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North Carolina Thit. Come.

PREFACE

This volume was compiled for the most part by Mr. Santford Martin, Private Secretary to Governor Bickett, in fulfillment of the duty of the Governor's secretary to keep an official letter-book. Mr. Martin, however, resigned his office before the expiration of Governor Bickett's term. The North Carolina Historical Commission was then requested by Governor Bickett to complete the compilation, editing, and publishing of his letter-book. Authority was granted by the Council of State and funds for printing were provided by the Printing Commission. This work, in addition to preserving the official papers of Governor Bickett, fulfills part of the task of publishing records of North Carolina in the World War.

The editor is indebted to Mrs. T. W. Bickett, Mrs. George W. Alston, Mr. Lawrence E. Nichols, Mr. Frank Smethurst, and Mr. T. B. Eldridge for invaluable assistance.

R. B. HOUSE. RALEIGH, N. C., December 4, 1923.

INTRODUCTION

THOMAS WALTER BICKETT

Thomas Walter Bickett, War Governor of North Carolina, was born in Monroe, N. C., February 28, 1869, the son of Thomas Winchester and Mary Covington Bickett from whom he inherited the wit and sentiment of the Irish and the sturdy stability of the English.

He spent four years at Wake Forest, receiving the A.B. degree in 1890. After two years of teaching in Winston-Salem, he entered the law school of the University of North Carolina and in February, 1893, received his license to practice law. Two years later, he settled in Louisburg and in 1898 married Miss Fannie Yarborough, daughter of Col. William H. Yarborough. Three children were born to them and of these one, William Yarborough Bickett, survives.

Serving his first public office as a representative from Franklin County in the General Assembly of 1907, he introduced and piloted to passage a bill appropriating a half million dollars for the care of the insane. It was the largest appropriation made by North Carolina for such a cause up to that time and was the beginning of an increasing interest on the part of the State in behalf of its defectives.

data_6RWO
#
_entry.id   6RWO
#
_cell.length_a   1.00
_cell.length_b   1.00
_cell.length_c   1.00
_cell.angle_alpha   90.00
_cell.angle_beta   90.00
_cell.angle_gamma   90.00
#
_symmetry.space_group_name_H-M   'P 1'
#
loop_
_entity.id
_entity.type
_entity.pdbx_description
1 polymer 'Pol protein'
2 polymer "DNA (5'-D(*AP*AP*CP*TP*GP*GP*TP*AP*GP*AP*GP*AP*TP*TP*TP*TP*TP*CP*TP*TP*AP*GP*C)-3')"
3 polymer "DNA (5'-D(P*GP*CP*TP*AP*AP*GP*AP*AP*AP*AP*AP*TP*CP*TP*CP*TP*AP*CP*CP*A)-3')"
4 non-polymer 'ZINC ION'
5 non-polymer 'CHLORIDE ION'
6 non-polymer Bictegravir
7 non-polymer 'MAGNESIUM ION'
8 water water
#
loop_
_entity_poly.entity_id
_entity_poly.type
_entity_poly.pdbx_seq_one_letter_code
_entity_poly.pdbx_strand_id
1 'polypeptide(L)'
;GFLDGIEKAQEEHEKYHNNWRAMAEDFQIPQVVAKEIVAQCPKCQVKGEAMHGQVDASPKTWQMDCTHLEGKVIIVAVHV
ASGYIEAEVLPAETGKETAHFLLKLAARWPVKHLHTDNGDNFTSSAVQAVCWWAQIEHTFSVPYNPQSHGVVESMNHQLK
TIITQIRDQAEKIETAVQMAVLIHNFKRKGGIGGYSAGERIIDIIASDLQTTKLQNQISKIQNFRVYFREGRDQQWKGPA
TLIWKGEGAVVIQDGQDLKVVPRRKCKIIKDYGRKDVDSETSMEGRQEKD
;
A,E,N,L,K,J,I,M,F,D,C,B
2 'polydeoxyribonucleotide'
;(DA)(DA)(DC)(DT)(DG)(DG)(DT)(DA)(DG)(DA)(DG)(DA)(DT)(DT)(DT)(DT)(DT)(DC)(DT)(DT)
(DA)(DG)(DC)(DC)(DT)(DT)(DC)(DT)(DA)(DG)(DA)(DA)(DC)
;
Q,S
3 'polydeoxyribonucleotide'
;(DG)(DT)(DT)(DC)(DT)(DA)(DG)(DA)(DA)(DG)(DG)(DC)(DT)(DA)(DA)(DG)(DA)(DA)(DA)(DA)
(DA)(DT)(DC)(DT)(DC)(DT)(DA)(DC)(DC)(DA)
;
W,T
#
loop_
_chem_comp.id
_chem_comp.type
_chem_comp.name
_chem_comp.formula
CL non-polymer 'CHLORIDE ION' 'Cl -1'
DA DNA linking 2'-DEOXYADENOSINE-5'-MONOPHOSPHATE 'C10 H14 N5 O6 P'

The Democratic State Convention, meeting in Charlotte, nominated him for Attorney General in 1907 after his brilliant speech offering Col. Ashley Horne, of Clayton, for the gubernatorial nomination. During his eight years in this office, he won all the five cases for the State in the United States Supreme Court and made sure his elevation to the Governorship.

He was nominated for Governor in the first Statewide Primary in 1916 and in 1917 was inaugurated. The World War, though it shattered many of his plans for domestic reform, gave opportunity for new tasks of leadership which brought to him and the State unqualified commendation and praise. At the close of his term he gave this estimate of his administration:

Lest we forget, I write it down in this last chapter and certify to all the generations that the one stupendous, immortal thing connected with this

administration is the part North Carolina played in the World War. Yet, the record of two regular sessions and a special session of the General Assembly show forty measures enacted into law out of forty-eight he recommended. They embrace provisions for six-months school and increased salaries for teachers; for broader agricultural education and a richer rural life; for expansion of public health and the creation of a public welfare system; for more liberal support of all State institutions; for a humane prison administration; for the foundation of an elaborate chain of State highways; for tax reforms including revaluation, the income tax, and a start on the segregation of State and local taxation.

Extending beyond the limitations of his office, his moral influence turned con-
sistently toward improving the lot of the tenant farmer, encouraging home owner-
ship, increasing the advantages of life and education for the negro, establishing
morally fair and economically sound relations between capital and labor, and
setting patriotism ablaze from the mountains to the sea.

Recognized and honored at home and abroad as a thinker whose judgment was
worthy to be followed and as a speaker of excelling ability, his opinion and presence
were sought by the press and organizations of many states. His statements on
public issues were quoted widely and his addresses comprise a distinct contribution
to Southern Oratory.

On December 27, 1921, less than a year after he had returned to the practice of
the law in Raleigh, he was stricken with apoplexy and died the following morning.
He was buried in Louisburg.

He served his day and generation according to God's will and fell on sleep.

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